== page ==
HOUSTON — As a new American resident, Gelareh Bagherzadeh frequently embraced her freedom to speak critically about human rights policies in her native Iran, but friends and family members said they never knew her peaceful activism to attract any enemies.
That's why, like investigators, they've been at a loss for answers since Bagherzadeh was found shot to death last weekend in her car. The motor was still running and her wallet and cellphone were still by her side after the vehicle crashed into a garage door in the upscale Houston townhome complex where she and her parents lived.
"There are people that believe any outspokenness can be risky behavior. That's not my opinion here," said Fiona Lonsdale, who knew Bagherzadeh from a Persian Christian group at their Baptist church in Houston. "I think it's more of an act of violence that no one can explain."
The fatal shooting remains surrounded by mystery in part because nothing was taken from the vehicle, though authorities haven't ruled out the possibility it could have been a botched robbery. They also haven't found any evidence suggesting she was targeted for her nationality or activism.
Ali Bagherzadeh, her younger brother, said he doesn't know why anybody would have wanted to harm his sister, who moved to the U.S. several years ago and was studying molecular genetic technology at the University of Texas M.D. Anderson Cancer Center in Houston.
"I can't think of any enemy, anybody that would hurt her, because she has always been peaceful and just tried to bring peace to this community and this society," he said Wednesday at a Crime Stoppers news conference.
The 30-year-old was active with SabzHouston, a Houston-based group formed to protest the current Iranian government after its contentious 2009 elections. She was an outspoken supporter of women's rights in her home country and had recently converted from Islam to Christianity.
"She once told me that her rights counted for nothing in Iran," Lonsdale said. "But now in the U.S., she was going to speak for every cause she believed in."
Lonsdale and several other friends said they didn't believe Bagherzadeh's activism was connected with her death.
Luke Kohanloo, who also knew Bagherzadeh from their church group, said he remembers his friend as always smiling and joking. He called her "a real fighter."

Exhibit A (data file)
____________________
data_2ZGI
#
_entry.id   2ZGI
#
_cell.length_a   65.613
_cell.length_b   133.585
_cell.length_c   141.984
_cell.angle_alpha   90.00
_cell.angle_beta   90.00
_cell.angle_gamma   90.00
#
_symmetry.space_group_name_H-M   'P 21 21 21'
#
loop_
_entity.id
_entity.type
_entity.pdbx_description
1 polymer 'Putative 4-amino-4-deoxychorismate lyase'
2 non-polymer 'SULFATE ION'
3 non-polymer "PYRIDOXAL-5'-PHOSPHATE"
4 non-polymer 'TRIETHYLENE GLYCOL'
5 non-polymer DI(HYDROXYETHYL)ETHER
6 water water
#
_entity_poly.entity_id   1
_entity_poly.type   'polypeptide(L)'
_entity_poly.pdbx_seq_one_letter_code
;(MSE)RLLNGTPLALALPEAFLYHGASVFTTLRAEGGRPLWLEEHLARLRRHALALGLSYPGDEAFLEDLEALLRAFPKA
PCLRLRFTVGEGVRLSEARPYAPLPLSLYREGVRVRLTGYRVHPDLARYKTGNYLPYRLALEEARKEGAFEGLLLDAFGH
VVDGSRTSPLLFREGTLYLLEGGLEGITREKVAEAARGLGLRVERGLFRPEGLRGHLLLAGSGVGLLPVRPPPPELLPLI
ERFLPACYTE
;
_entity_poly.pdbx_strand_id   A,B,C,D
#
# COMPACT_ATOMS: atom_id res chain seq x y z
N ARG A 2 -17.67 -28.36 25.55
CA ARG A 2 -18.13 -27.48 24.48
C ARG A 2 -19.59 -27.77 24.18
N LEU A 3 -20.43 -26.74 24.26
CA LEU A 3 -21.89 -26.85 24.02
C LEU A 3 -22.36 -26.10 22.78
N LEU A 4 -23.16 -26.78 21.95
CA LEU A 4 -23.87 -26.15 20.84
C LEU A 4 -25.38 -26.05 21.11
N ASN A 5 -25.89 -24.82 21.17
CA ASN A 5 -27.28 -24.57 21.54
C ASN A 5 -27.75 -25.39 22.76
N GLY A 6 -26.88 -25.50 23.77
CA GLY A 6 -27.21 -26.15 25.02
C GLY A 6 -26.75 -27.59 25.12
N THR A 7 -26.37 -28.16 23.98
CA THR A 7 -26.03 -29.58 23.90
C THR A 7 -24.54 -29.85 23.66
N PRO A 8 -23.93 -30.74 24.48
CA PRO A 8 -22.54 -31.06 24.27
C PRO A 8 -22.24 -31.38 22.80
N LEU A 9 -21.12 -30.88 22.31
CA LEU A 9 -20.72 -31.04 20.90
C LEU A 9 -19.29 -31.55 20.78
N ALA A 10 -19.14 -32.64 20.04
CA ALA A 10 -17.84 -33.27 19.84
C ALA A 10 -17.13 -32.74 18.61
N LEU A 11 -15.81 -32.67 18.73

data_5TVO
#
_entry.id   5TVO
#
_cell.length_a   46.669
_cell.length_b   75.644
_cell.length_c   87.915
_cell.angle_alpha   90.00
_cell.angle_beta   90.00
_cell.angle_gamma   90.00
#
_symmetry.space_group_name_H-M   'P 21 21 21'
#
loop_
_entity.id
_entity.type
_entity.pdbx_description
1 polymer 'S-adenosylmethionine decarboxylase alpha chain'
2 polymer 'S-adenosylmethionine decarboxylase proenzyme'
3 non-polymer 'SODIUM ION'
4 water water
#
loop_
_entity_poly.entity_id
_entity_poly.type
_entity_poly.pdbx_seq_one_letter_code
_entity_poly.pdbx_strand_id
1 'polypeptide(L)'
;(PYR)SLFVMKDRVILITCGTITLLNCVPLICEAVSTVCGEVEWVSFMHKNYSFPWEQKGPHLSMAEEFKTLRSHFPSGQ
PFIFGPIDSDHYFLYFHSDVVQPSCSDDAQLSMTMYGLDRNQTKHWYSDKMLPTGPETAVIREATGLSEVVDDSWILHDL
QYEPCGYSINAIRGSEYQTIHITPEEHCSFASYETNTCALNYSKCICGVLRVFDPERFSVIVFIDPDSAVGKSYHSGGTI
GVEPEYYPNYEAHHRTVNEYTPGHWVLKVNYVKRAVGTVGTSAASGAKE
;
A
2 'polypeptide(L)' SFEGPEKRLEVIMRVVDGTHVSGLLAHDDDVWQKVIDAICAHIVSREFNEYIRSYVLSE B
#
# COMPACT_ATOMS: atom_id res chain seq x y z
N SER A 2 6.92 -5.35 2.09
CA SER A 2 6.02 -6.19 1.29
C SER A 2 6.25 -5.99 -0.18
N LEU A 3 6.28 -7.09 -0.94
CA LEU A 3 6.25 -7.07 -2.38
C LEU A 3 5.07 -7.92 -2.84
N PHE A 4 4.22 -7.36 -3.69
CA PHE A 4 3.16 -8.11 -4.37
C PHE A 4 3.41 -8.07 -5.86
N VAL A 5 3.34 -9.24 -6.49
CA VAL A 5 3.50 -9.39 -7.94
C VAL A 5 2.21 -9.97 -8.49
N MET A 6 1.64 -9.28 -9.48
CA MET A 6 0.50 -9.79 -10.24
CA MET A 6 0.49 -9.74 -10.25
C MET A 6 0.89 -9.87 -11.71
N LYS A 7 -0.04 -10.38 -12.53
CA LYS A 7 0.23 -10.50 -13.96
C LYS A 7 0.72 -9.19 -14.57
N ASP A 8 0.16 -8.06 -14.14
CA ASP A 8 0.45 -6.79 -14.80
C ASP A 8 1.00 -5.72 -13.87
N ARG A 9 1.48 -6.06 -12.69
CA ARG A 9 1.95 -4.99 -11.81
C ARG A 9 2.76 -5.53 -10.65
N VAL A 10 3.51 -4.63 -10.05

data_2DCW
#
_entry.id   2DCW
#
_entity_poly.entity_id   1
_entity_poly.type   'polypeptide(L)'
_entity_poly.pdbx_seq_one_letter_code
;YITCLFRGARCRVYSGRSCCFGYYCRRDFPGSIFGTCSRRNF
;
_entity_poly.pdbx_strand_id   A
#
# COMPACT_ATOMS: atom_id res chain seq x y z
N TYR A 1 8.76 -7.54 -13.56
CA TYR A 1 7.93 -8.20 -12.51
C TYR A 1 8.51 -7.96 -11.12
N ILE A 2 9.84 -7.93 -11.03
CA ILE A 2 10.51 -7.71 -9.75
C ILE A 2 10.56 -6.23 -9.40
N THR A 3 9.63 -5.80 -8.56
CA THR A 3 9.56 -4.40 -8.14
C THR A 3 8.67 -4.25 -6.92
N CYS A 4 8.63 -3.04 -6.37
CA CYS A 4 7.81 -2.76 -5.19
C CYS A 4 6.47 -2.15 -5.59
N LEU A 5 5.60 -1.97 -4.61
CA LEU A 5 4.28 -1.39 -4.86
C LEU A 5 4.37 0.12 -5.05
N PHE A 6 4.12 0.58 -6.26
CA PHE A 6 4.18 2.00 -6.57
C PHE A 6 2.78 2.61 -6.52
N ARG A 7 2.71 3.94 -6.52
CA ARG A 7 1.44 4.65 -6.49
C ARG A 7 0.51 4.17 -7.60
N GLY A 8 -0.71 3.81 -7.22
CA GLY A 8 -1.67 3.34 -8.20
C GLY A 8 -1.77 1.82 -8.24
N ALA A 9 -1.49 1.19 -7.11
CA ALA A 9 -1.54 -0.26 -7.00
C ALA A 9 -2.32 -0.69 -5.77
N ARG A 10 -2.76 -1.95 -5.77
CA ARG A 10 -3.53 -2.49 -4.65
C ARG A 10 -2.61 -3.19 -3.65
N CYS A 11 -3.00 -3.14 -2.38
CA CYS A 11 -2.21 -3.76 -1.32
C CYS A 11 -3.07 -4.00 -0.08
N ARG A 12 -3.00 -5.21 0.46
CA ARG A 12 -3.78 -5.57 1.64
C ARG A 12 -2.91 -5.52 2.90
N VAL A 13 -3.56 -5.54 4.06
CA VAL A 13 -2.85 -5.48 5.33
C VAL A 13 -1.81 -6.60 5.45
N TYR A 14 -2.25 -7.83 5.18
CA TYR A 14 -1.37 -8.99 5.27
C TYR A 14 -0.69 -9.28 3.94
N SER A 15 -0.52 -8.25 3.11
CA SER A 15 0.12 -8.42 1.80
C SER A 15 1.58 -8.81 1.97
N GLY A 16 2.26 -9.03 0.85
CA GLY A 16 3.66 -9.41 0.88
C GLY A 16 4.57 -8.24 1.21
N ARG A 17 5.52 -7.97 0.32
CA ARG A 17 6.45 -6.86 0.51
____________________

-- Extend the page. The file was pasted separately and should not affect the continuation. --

"She was a strong Persian woman who would stand up for her rights. She never gave up her right to speak, to demand freedom for our nation (Iran)," Kohanloo said Wednesday evening during a memorial service.
Bagherzadeh's family members could not be reached for comment Thursday as several listings were not valid. Friends told The Associated Press the family was not speaking publicly beyond her brother's brief statement.
Bagherzadeh had been driving in her townhome's complex near Houston's upscale Galleria area around 11:40 p.m. Sunday when someone shot her from outside her car, hitting her head. Capt. David Gott, with the Houston police homicide unit, said investigators believe she was on her way to her townhome when she was shot.
Her body was found slumped behind the wheel after the vehicle crashed into the garage door, the tires still spinning.
While there were no known witnesses to the shooting, Bagherzadeh had been on her cellphone talking with an ex-boyfriend, who authorities said heard a loud thud and a screeching noise but no gunshots. After interviewing him, they determined he is not a person of interest.
Surveillance video from one of the townhomes where the shooting took place was reviewed but provided nothing useful, police said.
Police also looked into a 2010 assault report that Bagherzadeh filed against a male acquaintance. She did not file charges, and police declined to identify the acquaintance. They said he also isn't suspected in connection with her death.
Gott said some physical evidence from the crime scene was being tested in the Houston police crime lab, but he declined to say what it was. Authorities and the family were also hoping a $5,000 Crime Stoppers reward would spark new leads in the investigation.
"We're still asking the public to come forward," Gott said. "Somebody is bound to know the people that committed this offense. Come forward and let us know."